At the gateway to the Golden Triangle, I spent a night with a Thai home-stay family in a remote village of Northern Thailand. The day I arrived, the whole village appeared to be in a highly festive mood. I heard that a young couple was getting married and saw them marching around the village with their family and friends in red Thai costumes. I started following them to see the traditional Thai wedding celebration with a great curiosity. In the middle of the street, a local woman suddenly stopped me. She told me she just killed her pig to make a special dish for a special day and wanted to invite me for dinner. I was flattered, but my eyes popped big at the sound of the main dish being served for dinner, “Thai pork tartar”. I was willing to eat tuna tartar or beef tartar, but not raw pork or chicken. Unlike the locals, I unfortunately hadn’t built the immunity for it. Thankfully, my favorite excuse line, “I’d love to join you, but sadly, I’m a vegetarian” helped me not offend the gracious hostess.
Thai cuisine is deliciously blended from four fundamental tastes – sweetness, spiciness, sourness and saltiness. The raw pork dish I was offered in Northern Thailand is also flavored with the same basic four Thai tastes. Today, I’m serving pork butt/shoulder (cooked!), with prawns, veggies and noodles and seasoned with the four fundamental Thai flavors. You might recognize this as Pad Thai.
To start, I mix 2 Tablespoons lime juice (about 3 medium size limes), 2 Tablespoons of fish sauce, 2 Tablespoons sugar, 2 cloves garlic (minced), 2 green onions (thinly sliced), 1 red chili (thinly sliced) and some freshly ground black pepper in a bowl and marinade 2 lbs pork (thinly sliced) and 2 dozens shelled prawns in the mixture at room temperature for 30 minutes. Separately, I soak a pack of 8.8 oz vermicelli rice noodles in hot water until softened, rinse with cold water, drain and coat with peanut oil. Then, I heat some peanut oil in a thick cast iron pot and stir fry 3 cloves garlic (crushed), 2 carrots (cut in julienne style), 2 fresh red chili (sliced), a handful dry sliced shitake mushroom (soaked in hot water for a couple minutes & squeezed water out), 1 can bamboo shoot (sliced) & 6 green onions (sliced diagonally). And then, I season the veggie mixture with 2 Tablespoons fish sauce, 2 Tablespoons tamarind pulp (softened in warm water), 1 teaspoon salt, 2 teaspoons sugar and some freshly ground black pepper. Subsequently, I add the marinaded pork and prawns to the veggie mixture and cook for 3-5 minutes. Lastly, I add the vermicelli rice noodles to the mixture to cook for another couple of minutes and garnish with fresh cilantro and crushed peanuts before serving.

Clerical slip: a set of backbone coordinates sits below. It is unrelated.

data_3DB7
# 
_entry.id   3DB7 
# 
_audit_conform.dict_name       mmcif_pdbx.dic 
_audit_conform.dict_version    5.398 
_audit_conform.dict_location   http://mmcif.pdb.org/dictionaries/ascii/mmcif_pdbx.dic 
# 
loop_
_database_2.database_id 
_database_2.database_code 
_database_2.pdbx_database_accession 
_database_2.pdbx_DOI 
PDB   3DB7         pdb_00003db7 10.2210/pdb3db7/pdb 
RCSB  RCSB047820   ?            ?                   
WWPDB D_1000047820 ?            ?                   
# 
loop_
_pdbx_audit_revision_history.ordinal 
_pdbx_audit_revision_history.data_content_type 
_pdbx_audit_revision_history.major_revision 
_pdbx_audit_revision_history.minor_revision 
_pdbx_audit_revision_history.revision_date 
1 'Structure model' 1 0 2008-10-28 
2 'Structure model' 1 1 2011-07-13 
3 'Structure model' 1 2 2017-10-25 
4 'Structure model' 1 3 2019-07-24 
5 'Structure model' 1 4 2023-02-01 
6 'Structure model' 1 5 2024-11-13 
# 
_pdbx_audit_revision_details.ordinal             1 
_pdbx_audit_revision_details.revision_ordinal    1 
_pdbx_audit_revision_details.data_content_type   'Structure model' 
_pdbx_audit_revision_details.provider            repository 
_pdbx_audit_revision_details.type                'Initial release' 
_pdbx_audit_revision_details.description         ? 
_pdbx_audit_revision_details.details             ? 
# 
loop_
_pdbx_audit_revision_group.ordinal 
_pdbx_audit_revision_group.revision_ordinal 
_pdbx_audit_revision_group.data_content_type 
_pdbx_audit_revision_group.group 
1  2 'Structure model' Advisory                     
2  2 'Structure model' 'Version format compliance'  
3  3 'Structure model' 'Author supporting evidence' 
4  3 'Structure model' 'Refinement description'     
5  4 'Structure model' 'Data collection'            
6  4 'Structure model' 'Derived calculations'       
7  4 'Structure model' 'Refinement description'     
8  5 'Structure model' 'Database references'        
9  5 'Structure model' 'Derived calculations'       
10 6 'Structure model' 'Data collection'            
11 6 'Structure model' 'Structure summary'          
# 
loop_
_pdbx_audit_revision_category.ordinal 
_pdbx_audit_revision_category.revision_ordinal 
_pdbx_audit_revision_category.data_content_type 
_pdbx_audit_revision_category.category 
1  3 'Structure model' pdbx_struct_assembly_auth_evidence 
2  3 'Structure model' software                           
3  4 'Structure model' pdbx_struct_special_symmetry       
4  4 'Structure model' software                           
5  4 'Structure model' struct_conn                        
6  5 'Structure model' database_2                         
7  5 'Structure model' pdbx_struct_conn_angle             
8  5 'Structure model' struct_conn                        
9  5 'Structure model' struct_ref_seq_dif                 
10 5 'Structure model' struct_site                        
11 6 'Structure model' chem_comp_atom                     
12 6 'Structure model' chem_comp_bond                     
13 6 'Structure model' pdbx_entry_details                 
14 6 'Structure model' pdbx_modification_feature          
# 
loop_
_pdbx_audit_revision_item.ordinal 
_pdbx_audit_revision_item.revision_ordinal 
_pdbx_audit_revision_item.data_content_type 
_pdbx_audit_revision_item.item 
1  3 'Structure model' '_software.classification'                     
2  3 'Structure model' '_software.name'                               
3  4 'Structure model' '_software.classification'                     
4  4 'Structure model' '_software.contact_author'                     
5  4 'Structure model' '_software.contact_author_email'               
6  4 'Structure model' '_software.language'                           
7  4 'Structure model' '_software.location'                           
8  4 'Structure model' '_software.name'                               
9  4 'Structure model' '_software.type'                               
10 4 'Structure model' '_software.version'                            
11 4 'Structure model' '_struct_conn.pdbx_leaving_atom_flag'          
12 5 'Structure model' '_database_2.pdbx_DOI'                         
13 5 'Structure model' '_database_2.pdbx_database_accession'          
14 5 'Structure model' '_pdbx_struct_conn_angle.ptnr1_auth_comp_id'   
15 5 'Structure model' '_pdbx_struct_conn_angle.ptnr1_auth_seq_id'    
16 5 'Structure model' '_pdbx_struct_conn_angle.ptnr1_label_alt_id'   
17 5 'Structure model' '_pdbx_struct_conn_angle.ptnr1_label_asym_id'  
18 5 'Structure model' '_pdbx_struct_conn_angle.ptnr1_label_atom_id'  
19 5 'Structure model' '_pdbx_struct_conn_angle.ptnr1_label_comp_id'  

I’m serving the shrimp & pork Pad Thai with a 2006 Ceretto Dolcetto from Rossana vineyards in Alba located in the Piedmont region of Northern Italy. Dolcetto varietal is very food-friendly and versatile, like Pinot Noir. This straightforward, “no frills” red wine has a medium body with flavors of cherry, plum & mushroom. Unlike the king of red wines, Cabernet Sauvignon, Dolcetti goes well with not just red meats but also with the Pad Thai’s “sweet” shell fish. The moderate acidity of the wine also complements the lime and tamarind in the sauce, while accentuating the earthiness and nuttiness of the Pad Thai. Yum!
Hope you enjoy the taste of Thailand and the discovery of pairing it with Dolcetto d’Alba. If you’re brave enough to try pork tartar, let me know how it comes out. Happy cooking!